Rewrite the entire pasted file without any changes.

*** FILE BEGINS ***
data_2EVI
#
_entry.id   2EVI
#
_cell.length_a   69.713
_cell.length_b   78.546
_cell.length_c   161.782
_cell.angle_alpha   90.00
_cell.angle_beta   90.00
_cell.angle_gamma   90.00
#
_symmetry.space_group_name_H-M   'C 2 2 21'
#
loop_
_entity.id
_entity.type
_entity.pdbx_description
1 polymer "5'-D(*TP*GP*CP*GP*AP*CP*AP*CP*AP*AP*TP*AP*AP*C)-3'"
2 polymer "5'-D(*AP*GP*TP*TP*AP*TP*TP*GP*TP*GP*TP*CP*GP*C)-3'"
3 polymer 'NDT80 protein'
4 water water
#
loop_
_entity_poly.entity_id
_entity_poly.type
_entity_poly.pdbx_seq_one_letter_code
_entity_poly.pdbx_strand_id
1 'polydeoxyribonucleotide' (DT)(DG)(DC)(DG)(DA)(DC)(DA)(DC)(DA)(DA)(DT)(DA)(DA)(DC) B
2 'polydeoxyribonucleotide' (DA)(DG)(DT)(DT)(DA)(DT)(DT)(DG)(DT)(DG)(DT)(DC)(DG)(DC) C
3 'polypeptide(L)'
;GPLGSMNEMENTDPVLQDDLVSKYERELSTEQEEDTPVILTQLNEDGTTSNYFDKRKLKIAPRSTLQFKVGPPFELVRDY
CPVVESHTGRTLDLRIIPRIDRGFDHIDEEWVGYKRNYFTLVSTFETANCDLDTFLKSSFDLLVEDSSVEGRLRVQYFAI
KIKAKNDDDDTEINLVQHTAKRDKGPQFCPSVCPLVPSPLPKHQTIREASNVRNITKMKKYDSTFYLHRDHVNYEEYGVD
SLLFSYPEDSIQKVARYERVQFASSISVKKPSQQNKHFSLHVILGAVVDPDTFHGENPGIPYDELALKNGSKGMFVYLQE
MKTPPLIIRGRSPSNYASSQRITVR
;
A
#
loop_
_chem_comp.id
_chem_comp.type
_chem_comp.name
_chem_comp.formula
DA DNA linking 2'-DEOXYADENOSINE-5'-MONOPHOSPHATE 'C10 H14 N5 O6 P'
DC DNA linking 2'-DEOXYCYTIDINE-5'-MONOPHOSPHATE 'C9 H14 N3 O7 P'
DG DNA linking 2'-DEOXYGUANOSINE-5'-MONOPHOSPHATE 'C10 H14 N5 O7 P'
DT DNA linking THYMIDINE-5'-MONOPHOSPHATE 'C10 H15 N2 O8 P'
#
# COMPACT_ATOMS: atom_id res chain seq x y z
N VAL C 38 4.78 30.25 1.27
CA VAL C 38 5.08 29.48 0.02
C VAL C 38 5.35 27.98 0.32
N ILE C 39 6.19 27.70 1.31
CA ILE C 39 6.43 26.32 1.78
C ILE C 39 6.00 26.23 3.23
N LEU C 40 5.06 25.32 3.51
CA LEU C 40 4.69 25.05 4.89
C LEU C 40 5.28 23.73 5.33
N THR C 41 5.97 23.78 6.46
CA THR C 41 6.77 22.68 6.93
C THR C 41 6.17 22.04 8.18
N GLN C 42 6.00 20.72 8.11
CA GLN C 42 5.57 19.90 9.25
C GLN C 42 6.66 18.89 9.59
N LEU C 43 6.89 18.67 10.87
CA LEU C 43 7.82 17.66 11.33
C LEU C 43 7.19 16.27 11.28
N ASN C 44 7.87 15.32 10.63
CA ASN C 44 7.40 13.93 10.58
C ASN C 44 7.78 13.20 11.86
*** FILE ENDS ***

data_2EVI
#
_entry.id   2EVI
#
_cell.length_a   69.713
_cell.length_b   78.546
_cell.length_c   161.782
_cell.angle_alpha   90.00
_cell.angle_beta   90.00
_cell.angle_gamma   90.00
#
_symmetry.space_group_name_H-M   'C 2 2 21'
#
loop_
_entity.id
_entity.type
_entity.pdbx_description
1 polymer "5'-D(*TP*GP*CP*GP*AP*CP*AP*CP*AP*AP*TP*AP*AP*C)-3'"
2 polymer "5'-D(*AP*GP*TP*TP*AP*TP*TP*GP*TP*GP*TP*CP*GP*C)-3'"
3 polymer 'NDT80 protein'
4 water water
#
loop_
_entity_poly.entity_id
_entity_poly.type
_entity_poly.pdbx_seq_one_letter_code
_entity_poly.pdbx_strand_id
1 'polydeoxyribonucleotide' (DT)(DG)(DC)(DG)(DA)(DC)(DA)(DC)(DA)(DA)(DT)(DA)(DA)(DC) B
2 'polydeoxyribonucleotide' (DA)(DG)(DT)(DT)(DA)(DT)(DT)(DG)(DT)(DG)(DT)(DC)(DG)(DC) C
3 'polypeptide(L)'
;GPLGSMNEMENTDPVLQDDLVSKYERELSTEQEEDTPVILTQLNEDGTTSNYFDKRKLKIAPRSTLQFKVGPPFELVRDY
CPVVESHTGRTLDLRIIPRIDRGFDHIDEEWVGYKRNYFTLVSTFETANCDLDTFLKSSFDLLVEDSSVEGRLRVQYFAI
KIKAKNDDDDTEINLVQHTAKRDKGPQFCPSVCPLVPSPLPKHQTIREASNVRNITKMKKYDSTFYLHRDHVNYEEYGVD
SLLFSYPEDSIQKVARYERVQFASSISVKKPSQQNKHFSLHVILGAVVDPDTFHGENPGIPYDELALKNGSKGMFVYLQE
MKTPPLIIRGRSPSNYASSQRITVR
;
A
#
loop_
_chem_comp.id
_chem_comp.type
_chem_comp.name
_chem_comp.formula
DA DNA linking 2'-DEOXYADENOSINE-5'-MONOPHOSPHATE 'C10 H14 N5 O6 P'
DC DNA linking 2'-DEOXYCYTIDINE-5'-MONOPHOSPHATE 'C9 H14 N3 O7 P'
DG DNA linking 2'-DEOXYGUANOSINE-5'-MONOPHOSPHATE 'C10 H14 N5 O7 P'
DT DNA linking THYMIDINE-5'-MONOPHOSPHATE 'C10 H15 N2 O8 P'
#
# COMPACT_ATOMS: atom_id res chain seq x y z
N VAL C 38 4.78 30.25 1.27
CA VAL C 38 5.08 29.48 0.02
C VAL C 38 5.35 27.98 0.32
N ILE C 39 6.19 27.70 1.31
CA ILE C 39 6.43 26.32 1.78
C ILE C 39 6.00 26.23 3.23
N LEU C 40 5.06 25.32 3.51
CA LEU C 40 4.69 25.05 4.89
C LEU C 40 5.28 23.73 5.33
N THR C 41 5.97 23.78 6.46
CA THR C 41 6.77 22.68 6.93
C THR C 41 6.17 22.04 8.18
N GLN C 42 6.00 20.72 8.11
CA GLN C 42 5.57 19.90 9.25
C GLN C 42 6.66 18.89 9.59
N LEU C 43 6.89 18.67 10.87
CA LEU C 43 7.82 17.66 11.33
C LEU C 43 7.19 16.27 11.28
N ASN C 44 7.87 15.32 10.63
CA ASN C 44 7.40 13.93 10.58
C ASN C 44 7.78 13.20 11.86